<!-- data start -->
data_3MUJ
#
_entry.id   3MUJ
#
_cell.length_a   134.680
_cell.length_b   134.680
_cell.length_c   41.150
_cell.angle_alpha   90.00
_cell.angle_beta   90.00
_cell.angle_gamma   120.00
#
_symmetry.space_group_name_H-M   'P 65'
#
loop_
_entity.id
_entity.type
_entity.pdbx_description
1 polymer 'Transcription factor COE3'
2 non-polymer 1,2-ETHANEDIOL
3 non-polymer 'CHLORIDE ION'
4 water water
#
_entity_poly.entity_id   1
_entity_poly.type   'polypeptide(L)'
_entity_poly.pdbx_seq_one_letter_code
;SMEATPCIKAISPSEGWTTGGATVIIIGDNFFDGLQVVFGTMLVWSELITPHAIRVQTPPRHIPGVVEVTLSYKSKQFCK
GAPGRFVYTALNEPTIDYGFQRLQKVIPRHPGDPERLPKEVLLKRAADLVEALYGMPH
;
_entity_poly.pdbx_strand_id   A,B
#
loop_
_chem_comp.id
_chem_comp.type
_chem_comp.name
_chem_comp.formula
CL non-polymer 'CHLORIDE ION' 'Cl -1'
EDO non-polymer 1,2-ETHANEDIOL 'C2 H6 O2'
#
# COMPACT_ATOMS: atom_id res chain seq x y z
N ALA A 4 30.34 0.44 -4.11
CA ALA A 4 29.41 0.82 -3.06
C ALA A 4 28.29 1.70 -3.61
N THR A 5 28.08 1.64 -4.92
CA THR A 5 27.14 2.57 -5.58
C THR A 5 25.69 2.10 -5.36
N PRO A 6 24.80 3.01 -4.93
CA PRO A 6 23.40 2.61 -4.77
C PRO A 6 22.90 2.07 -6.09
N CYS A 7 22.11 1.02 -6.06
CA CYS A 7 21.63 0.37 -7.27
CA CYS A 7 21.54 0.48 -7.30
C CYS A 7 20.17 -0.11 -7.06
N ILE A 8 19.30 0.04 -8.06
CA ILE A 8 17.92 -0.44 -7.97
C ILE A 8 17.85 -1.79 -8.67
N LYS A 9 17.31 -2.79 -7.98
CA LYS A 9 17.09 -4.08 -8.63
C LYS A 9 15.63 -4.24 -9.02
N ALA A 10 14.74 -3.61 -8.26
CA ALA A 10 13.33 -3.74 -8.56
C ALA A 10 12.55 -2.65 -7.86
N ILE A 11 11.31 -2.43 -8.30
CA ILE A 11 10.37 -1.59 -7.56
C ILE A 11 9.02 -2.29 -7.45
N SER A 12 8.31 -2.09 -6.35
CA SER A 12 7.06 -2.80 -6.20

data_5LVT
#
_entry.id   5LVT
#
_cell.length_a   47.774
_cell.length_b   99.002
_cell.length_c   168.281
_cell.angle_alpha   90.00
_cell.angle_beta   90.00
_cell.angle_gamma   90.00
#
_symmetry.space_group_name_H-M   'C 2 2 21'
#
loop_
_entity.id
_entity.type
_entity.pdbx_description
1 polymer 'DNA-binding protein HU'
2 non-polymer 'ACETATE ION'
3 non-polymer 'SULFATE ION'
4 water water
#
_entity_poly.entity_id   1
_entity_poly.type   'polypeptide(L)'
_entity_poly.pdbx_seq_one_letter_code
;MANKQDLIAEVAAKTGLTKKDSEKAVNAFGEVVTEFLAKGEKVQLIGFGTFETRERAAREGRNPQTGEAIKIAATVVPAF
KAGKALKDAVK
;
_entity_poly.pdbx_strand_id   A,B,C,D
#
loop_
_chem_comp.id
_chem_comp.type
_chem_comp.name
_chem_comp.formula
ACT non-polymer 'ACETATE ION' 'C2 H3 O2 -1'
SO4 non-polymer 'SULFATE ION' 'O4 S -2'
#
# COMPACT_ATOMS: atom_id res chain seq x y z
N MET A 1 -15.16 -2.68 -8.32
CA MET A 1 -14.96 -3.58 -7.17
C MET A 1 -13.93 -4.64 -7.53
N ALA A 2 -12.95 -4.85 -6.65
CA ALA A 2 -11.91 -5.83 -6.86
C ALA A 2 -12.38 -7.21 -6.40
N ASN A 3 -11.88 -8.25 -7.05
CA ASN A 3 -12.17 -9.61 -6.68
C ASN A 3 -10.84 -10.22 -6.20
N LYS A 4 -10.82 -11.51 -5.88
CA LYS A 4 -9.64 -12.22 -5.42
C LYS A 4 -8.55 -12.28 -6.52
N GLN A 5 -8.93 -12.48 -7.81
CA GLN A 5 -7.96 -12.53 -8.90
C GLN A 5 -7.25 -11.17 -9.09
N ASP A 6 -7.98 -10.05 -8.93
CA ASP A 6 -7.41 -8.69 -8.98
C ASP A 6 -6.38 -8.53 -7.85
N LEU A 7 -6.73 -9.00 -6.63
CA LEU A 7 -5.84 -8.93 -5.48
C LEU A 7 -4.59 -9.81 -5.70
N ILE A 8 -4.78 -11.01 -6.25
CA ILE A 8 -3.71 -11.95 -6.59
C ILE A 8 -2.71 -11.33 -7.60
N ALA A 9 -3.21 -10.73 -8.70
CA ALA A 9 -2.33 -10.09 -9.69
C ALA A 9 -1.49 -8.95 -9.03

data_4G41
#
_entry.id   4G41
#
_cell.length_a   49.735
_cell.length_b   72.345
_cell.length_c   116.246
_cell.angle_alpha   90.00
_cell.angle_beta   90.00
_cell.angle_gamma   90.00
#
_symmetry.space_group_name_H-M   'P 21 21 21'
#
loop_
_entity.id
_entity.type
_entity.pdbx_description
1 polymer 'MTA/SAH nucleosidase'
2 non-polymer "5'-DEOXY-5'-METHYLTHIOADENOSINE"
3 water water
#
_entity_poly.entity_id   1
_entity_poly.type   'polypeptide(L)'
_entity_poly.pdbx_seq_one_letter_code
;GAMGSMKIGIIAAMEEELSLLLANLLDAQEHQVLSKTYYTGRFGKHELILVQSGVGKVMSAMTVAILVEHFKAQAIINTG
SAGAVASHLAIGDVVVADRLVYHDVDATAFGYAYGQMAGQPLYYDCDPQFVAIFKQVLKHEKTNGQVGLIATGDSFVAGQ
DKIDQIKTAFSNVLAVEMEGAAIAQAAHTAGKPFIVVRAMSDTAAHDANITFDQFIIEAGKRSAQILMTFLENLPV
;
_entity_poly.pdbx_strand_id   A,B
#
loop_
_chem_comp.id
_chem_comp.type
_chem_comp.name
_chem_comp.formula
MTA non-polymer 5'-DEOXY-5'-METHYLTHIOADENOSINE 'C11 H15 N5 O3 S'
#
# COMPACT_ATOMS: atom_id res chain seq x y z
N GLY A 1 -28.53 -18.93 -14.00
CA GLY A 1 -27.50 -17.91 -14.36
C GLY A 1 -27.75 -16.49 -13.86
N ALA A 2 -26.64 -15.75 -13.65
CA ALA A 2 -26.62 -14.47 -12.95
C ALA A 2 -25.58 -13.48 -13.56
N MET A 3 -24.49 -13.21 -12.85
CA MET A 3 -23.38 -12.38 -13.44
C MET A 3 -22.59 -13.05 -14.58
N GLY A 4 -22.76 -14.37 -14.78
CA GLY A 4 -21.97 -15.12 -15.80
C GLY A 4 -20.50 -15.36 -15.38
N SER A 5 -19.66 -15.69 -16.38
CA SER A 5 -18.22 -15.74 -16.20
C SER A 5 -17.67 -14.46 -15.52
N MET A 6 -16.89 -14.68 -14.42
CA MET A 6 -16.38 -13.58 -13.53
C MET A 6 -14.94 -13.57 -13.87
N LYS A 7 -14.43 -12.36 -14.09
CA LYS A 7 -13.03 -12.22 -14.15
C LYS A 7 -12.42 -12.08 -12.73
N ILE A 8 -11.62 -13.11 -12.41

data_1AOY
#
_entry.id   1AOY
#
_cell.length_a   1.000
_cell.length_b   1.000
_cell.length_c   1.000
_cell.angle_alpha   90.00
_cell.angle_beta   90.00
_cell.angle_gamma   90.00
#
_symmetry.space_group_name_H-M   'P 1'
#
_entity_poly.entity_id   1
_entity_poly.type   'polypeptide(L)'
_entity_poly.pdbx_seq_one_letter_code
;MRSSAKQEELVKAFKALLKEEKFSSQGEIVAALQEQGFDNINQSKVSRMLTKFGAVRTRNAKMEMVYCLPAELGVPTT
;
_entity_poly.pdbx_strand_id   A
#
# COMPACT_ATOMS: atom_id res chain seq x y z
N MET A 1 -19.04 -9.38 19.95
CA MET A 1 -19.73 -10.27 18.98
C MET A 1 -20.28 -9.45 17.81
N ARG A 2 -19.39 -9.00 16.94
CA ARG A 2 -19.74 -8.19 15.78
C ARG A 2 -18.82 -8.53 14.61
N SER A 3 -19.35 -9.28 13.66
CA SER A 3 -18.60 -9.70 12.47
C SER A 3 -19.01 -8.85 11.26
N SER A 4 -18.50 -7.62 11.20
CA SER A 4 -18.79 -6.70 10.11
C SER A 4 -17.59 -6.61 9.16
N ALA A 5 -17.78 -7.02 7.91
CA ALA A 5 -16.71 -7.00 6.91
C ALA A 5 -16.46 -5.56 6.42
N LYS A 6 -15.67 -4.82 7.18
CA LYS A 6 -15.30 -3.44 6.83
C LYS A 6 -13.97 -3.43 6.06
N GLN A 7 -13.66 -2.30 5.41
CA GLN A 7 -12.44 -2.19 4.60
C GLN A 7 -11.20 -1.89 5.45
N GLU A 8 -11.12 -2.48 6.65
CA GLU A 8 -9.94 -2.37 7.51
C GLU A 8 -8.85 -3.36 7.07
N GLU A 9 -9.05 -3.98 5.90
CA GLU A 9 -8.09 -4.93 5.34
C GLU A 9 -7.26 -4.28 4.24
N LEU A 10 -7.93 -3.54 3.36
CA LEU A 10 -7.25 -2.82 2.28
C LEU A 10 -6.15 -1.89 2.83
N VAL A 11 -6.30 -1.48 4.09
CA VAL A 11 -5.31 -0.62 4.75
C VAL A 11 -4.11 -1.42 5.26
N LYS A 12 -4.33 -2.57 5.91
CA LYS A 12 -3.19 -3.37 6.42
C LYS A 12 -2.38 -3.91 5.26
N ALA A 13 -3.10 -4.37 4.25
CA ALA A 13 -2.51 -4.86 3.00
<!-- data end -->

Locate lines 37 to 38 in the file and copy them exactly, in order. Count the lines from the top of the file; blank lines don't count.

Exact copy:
EDO non-polymer 1,2-ETHANEDIOL 'C2 H6 O2'
#